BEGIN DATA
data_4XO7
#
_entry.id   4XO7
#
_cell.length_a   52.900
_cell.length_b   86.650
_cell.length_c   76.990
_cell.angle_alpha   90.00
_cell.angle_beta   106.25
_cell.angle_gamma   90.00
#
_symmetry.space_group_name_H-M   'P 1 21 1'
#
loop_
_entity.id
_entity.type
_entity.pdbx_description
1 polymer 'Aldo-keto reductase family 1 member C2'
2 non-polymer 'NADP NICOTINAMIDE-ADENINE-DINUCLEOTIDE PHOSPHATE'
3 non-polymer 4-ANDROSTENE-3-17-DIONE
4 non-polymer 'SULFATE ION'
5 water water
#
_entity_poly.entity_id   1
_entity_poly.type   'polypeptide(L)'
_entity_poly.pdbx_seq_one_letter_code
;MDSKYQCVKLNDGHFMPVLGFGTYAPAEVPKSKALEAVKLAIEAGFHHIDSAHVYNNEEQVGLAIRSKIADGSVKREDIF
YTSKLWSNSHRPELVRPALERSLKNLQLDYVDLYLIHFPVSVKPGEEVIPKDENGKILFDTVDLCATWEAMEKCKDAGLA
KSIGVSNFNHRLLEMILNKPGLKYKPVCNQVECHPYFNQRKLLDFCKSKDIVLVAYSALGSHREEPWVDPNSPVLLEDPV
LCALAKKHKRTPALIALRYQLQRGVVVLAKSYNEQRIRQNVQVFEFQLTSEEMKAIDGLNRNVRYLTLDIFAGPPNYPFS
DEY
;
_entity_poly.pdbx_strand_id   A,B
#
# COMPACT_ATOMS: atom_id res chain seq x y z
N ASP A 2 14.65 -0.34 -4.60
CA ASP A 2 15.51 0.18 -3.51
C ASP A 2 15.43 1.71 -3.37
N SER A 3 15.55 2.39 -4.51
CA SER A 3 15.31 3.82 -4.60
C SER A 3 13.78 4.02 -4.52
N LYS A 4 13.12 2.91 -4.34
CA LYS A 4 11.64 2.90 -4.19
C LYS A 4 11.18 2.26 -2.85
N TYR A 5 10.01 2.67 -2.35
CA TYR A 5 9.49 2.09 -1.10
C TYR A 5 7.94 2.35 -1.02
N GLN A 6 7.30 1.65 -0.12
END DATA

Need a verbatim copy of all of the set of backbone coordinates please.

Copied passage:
data_4XO7
#
_entry.id   4XO7
#
_cell.length_a   52.900
_cell.length_b   86.650
_cell.length_c   76.990
_cell.angle_alpha   90.00
_cell.angle_beta   106.25
_cell.angle_gamma   90.00
#
_symmetry.space_group_name_H-M   'P 1 21 1'
#
loop_
_entity.id
_entity.type
_entity.pdbx_description
1 polymer 'Aldo-keto reductase family 1 member C2'
2 non-polymer 'NADP NICOTINAMIDE-ADENINE-DINUCLEOTIDE PHOSPHATE'
3 non-polymer 4-ANDROSTENE-3-17-DIONE
4 non-polymer 'SULFATE ION'
5 water water
#
_entity_poly.entity_id   1
_entity_poly.type   'polypeptide(L)'
_entity_poly.pdbx_seq_one_letter_code
;MDSKYQCVKLNDGHFMPVLGFGTYAPAEVPKSKALEAVKLAIEAGFHHIDSAHVYNNEEQVGLAIRSKIADGSVKREDIF
YTSKLWSNSHRPELVRPALERSLKNLQLDYVDLYLIHFPVSVKPGEEVIPKDENGKILFDTVDLCATWEAMEKCKDAGLA
KSIGVSNFNHRLLEMILNKPGLKYKPVCNQVECHPYFNQRKLLDFCKSKDIVLVAYSALGSHREEPWVDPNSPVLLEDPV
LCALAKKHKRTPALIALRYQLQRGVVVLAKSYNEQRIRQNVQVFEFQLTSEEMKAIDGLNRNVRYLTLDIFAGPPNYPFS
DEY
;
_entity_poly.pdbx_strand_id   A,B
#
# COMPACT_ATOMS: atom_id res chain seq x y z
N ASP A 2 14.65 -0.34 -4.60
CA ASP A 2 15.51 0.18 -3.51
C ASP A 2 15.43 1.71 -3.37
N SER A 3 15.55 2.39 -4.51
CA SER A 3 15.31 3.82 -4.60
C SER A 3 13.78 4.02 -4.52
N LYS A 4 13.12 2.91 -4.34
CA LYS A 4 11.64 2.90 -4.19
C LYS A 4 11.18 2.26 -2.85
N TYR A 5 10.01 2.67 -2.35
CA TYR A 5 9.49 2.09 -1.10
C TYR A 5 7.94 2.35 -1.02
N GLN A 6 7.30 1.65 -0.12